Lebanese military police have interrogated activist Karim Safieddine after he was accused of throwing rocks at soldiers during a student protest last December.
Last December, angry students protested against the country’s top private universities’ decision to raise tuition fees in the middle of an economic crisis, in which the Lebanese pound devalued by more than 85 percent and about half the population was dragged into poverty.
At the American University of Beirut’s entrances, riot police clashed with students, lobbing tear gas at students who threw water bottles and other objects at them.
Safieddine, however, denied the allegations. “I was standing in the back of the crowd with my little sister,” he said. “So it was impossible for me to do such a thing.”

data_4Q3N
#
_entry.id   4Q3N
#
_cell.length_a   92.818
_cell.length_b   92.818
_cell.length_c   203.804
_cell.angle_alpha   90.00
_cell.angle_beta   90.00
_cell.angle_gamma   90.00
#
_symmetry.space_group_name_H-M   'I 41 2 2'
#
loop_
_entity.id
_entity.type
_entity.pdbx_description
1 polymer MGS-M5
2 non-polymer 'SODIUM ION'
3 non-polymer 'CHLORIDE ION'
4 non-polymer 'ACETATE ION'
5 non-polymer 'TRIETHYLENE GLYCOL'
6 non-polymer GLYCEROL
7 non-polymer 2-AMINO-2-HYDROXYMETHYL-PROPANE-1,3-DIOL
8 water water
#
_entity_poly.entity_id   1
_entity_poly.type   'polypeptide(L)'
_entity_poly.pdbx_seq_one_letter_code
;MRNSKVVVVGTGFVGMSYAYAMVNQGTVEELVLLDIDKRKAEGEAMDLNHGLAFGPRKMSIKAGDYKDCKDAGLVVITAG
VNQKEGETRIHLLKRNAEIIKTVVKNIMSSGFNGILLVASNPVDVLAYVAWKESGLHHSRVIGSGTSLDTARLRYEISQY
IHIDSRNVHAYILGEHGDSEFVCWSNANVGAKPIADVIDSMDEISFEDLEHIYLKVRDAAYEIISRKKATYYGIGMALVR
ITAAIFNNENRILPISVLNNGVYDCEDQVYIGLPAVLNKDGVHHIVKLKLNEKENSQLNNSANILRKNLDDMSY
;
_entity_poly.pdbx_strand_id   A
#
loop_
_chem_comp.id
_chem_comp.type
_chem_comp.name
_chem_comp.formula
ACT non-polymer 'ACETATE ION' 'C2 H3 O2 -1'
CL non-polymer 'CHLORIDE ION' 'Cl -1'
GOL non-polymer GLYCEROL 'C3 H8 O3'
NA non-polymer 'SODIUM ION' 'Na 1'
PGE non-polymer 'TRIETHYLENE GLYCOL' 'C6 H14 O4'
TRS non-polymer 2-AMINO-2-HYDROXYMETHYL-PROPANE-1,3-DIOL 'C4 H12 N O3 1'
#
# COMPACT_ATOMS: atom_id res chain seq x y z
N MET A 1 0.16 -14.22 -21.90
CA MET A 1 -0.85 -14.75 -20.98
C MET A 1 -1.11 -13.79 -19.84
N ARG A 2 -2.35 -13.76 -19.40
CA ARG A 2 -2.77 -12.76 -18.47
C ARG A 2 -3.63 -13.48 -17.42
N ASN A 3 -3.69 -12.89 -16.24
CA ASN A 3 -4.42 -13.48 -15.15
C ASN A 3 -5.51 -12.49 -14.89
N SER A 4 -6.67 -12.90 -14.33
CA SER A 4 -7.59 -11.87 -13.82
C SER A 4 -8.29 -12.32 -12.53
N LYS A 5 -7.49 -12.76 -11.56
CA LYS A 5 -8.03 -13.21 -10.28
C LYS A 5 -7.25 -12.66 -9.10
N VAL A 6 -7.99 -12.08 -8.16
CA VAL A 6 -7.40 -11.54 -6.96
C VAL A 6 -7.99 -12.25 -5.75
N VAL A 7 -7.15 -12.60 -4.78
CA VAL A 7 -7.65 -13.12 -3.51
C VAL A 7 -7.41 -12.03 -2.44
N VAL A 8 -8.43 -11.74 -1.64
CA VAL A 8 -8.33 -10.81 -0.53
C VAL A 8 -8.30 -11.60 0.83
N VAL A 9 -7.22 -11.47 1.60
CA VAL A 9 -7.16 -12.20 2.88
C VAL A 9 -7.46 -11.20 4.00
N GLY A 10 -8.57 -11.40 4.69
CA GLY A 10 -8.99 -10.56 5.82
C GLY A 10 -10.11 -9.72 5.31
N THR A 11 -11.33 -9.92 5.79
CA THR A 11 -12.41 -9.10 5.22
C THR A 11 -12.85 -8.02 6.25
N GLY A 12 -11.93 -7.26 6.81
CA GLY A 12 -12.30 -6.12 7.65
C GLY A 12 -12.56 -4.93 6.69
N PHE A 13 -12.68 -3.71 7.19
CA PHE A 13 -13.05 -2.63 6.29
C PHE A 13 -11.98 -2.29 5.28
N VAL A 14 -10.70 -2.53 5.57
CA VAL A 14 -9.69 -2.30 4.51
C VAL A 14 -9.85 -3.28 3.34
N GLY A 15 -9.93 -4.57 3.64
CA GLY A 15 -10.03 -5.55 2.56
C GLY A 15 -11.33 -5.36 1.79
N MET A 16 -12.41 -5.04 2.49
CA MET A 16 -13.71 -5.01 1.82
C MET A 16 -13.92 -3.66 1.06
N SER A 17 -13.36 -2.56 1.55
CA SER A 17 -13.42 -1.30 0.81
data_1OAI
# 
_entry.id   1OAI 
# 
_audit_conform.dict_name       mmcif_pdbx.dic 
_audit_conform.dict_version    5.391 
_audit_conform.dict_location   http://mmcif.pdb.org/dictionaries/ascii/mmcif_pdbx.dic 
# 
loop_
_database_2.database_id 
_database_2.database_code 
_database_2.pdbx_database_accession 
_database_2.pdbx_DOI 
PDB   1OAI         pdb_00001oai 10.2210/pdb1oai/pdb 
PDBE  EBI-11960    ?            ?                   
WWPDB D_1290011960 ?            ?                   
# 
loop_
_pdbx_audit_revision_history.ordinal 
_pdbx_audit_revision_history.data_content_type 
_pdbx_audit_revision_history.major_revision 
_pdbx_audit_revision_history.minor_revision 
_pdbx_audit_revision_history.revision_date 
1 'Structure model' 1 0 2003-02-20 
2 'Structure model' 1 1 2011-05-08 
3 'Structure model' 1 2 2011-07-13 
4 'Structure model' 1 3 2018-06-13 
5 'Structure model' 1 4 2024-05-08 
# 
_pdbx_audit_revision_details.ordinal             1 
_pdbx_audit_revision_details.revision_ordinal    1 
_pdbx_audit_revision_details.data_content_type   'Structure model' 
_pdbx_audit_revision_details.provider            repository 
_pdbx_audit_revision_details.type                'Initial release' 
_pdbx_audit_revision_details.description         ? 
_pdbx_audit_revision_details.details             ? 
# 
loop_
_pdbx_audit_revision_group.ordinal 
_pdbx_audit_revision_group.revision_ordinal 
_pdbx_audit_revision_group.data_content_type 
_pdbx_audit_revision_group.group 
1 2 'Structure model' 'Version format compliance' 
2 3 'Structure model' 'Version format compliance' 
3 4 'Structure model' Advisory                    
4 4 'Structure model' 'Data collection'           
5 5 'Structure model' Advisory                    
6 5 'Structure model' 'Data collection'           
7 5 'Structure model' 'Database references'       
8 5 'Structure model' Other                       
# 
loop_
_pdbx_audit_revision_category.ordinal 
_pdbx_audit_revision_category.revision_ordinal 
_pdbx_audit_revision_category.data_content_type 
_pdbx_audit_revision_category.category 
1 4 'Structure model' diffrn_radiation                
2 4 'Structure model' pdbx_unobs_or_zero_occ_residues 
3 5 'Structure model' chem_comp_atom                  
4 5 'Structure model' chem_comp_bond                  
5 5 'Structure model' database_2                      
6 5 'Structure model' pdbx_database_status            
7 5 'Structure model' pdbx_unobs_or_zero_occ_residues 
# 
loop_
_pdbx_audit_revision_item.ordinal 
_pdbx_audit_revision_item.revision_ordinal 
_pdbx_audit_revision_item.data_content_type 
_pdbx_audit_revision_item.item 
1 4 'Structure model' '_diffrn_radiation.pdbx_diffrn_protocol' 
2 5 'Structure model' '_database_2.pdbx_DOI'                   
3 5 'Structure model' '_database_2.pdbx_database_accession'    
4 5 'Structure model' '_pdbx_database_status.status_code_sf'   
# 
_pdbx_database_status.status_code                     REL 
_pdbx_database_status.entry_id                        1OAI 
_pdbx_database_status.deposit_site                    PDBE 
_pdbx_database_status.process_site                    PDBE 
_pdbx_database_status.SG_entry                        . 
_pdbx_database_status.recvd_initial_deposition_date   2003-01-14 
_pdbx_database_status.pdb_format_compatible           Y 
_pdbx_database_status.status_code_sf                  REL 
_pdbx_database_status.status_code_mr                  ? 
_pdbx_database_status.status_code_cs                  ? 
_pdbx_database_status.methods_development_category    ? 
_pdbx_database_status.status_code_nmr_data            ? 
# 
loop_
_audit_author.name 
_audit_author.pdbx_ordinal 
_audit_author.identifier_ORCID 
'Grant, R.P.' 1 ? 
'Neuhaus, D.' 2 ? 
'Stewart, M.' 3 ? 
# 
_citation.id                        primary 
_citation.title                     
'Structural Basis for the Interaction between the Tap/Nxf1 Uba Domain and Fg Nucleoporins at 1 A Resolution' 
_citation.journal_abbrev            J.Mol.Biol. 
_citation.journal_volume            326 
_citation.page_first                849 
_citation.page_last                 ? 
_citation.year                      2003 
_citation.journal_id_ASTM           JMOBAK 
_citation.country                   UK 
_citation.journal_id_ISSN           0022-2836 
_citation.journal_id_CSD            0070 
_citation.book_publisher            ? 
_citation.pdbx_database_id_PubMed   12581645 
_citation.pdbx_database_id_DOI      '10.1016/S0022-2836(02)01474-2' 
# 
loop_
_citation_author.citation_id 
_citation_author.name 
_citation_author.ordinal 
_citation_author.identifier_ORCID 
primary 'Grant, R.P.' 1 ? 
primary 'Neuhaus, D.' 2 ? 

The authorities have not summoned any other protesters.
Demonstrators gathered outside the Prince Bachir military police barracks in Beirut, expressing their support for the activist.
The Mada Network, an alliance of secular and anti-government student and youth activists, said his summoning was a “blatant attack on the right to assemble and organise protests”.
Critics condemned Lebanon’s leadership for targeting activists instead of clamping down on corruption and effectively investigating the Beirut Port explosion in August 2020 that killed more than 200 and wounded at least 6,500 people.
Safieddine said a security official called him last week asking what student groups he is involved with.
Civilians in Lebanon can be tried in military courts, but human rights organisations say these trials often violate international law.